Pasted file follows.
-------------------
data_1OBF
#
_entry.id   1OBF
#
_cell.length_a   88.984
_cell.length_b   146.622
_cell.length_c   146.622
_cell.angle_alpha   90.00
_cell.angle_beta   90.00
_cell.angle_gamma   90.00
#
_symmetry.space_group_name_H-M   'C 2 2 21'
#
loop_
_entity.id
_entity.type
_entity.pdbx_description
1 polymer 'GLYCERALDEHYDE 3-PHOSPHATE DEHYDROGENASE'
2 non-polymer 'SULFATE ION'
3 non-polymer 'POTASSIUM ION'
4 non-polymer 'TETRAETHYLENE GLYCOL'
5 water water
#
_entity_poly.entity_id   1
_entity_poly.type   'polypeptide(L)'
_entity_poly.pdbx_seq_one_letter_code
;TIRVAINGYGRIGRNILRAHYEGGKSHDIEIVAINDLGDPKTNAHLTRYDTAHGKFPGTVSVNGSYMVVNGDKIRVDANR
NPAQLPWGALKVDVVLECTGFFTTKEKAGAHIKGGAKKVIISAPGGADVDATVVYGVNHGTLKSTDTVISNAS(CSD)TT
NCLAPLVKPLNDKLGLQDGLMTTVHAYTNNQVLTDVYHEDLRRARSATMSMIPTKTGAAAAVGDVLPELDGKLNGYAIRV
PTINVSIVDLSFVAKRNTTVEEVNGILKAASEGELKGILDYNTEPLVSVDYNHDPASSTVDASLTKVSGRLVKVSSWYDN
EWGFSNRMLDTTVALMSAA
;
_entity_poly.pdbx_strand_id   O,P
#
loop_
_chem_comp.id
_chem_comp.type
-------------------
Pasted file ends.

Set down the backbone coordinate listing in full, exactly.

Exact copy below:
data_1OBF
#
_entry.id   1OBF
#
_cell.length_a   88.984
_cell.length_b   146.622
_cell.length_c   146.622
_cell.angle_alpha   90.00
_cell.angle_beta   90.00
_cell.angle_gamma   90.00
#
_symmetry.space_group_name_H-M   'C 2 2 21'
#
loop_
_entity.id
_entity.type
_entity.pdbx_description
1 polymer 'GLYCERALDEHYDE 3-PHOSPHATE DEHYDROGENASE'
2 non-polymer 'SULFATE ION'
3 non-polymer 'POTASSIUM ION'
4 non-polymer 'TETRAETHYLENE GLYCOL'
5 water water
#
_entity_poly.entity_id   1
_entity_poly.type   'polypeptide(L)'
_entity_poly.pdbx_seq_one_letter_code
;TIRVAINGYGRIGRNILRAHYEGGKSHDIEIVAINDLGDPKTNAHLTRYDTAHGKFPGTVSVNGSYMVVNGDKIRVDANR
NPAQLPWGALKVDVVLECTGFFTTKEKAGAHIKGGAKKVIISAPGGADVDATVVYGVNHGTLKSTDTVISNAS(CSD)TT
NCLAPLVKPLNDKLGLQDGLMTTVHAYTNNQVLTDVYHEDLRRARSATMSMIPTKTGAAAAVGDVLPELDGKLNGYAIRV
PTINVSIVDLSFVAKRNTTVEEVNGILKAASEGELKGILDYNTEPLVSVDYNHDPASSTVDASLTKVSGRLVKVSSWYDN
EWGFSNRMLDTTVALMSAA
;
_entity_poly.pdbx_strand_id   O,P
#
loop_
_chem_comp.id
_chem_comp.type